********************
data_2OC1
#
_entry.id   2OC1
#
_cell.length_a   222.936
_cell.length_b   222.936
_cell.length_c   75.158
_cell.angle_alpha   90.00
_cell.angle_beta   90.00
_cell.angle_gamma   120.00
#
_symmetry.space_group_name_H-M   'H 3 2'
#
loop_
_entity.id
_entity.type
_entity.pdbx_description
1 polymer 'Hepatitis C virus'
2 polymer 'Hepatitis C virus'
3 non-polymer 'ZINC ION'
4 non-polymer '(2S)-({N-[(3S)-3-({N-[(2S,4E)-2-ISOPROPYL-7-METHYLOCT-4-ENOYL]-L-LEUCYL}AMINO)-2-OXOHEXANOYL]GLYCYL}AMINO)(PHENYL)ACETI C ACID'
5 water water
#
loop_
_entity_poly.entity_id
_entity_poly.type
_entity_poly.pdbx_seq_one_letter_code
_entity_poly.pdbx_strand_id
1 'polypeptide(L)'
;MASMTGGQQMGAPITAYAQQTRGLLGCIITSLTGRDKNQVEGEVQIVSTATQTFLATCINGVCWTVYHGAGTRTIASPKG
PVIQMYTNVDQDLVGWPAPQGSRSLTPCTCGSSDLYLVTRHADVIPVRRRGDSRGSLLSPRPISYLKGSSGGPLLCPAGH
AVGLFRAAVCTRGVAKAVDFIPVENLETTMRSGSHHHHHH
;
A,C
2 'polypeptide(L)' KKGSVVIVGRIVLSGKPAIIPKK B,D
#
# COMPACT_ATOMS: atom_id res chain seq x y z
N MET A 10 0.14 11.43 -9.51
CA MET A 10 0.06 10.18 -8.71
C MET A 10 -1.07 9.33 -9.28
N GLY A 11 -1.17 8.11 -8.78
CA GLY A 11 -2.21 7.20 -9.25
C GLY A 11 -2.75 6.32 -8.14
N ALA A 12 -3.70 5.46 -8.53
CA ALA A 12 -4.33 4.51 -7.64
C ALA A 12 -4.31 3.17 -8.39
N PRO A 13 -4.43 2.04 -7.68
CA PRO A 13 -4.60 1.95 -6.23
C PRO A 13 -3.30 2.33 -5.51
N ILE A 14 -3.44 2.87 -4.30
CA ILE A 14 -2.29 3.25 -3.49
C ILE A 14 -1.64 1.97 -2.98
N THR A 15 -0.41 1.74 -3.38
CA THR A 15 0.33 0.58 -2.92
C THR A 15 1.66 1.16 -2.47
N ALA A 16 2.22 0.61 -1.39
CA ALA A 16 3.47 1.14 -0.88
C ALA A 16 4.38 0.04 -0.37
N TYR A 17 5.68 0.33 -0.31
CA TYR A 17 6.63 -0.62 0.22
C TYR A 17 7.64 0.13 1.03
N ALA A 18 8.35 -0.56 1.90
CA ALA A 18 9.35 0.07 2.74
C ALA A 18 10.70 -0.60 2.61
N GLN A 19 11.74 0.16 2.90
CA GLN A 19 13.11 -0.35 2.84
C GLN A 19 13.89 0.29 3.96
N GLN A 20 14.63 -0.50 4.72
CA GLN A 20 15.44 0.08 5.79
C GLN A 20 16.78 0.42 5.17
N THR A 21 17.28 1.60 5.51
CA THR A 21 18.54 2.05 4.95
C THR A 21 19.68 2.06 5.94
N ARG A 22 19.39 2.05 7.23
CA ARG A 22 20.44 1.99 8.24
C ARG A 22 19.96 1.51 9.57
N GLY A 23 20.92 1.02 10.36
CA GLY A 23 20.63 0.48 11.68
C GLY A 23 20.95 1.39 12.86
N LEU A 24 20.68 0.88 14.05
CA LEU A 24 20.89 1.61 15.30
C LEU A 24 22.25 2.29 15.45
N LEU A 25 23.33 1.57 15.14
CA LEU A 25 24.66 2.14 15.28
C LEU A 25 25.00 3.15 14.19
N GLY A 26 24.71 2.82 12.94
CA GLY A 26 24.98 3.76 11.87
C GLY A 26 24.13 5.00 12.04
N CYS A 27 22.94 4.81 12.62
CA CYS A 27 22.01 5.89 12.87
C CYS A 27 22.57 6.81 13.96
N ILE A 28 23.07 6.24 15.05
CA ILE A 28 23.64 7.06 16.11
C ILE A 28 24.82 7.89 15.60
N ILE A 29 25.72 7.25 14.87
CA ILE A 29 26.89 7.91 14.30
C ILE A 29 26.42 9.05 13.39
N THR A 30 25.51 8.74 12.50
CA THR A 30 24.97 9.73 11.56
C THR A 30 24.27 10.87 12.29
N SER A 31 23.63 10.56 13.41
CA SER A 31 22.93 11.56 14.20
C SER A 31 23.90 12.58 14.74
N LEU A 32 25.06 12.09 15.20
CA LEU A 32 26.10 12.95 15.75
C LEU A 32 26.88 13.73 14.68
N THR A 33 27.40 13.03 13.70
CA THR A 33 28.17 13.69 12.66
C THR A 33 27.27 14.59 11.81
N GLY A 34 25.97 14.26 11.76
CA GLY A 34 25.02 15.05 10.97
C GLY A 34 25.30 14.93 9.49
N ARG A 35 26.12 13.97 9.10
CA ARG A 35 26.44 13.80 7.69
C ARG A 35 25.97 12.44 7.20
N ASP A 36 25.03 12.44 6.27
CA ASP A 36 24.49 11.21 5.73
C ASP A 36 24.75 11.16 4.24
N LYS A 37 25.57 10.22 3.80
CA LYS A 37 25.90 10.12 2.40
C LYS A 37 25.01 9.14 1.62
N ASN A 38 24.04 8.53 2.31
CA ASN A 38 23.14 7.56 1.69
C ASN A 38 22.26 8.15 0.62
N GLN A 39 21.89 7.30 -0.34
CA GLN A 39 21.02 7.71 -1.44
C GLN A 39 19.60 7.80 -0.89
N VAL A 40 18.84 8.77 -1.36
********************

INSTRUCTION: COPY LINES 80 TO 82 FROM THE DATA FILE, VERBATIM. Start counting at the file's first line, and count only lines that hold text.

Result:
N LEU A 24 20.68 0.88 14.05
CA LEU A 24 20.89 1.61 15.30
C LEU A 24 22.25 2.29 15.45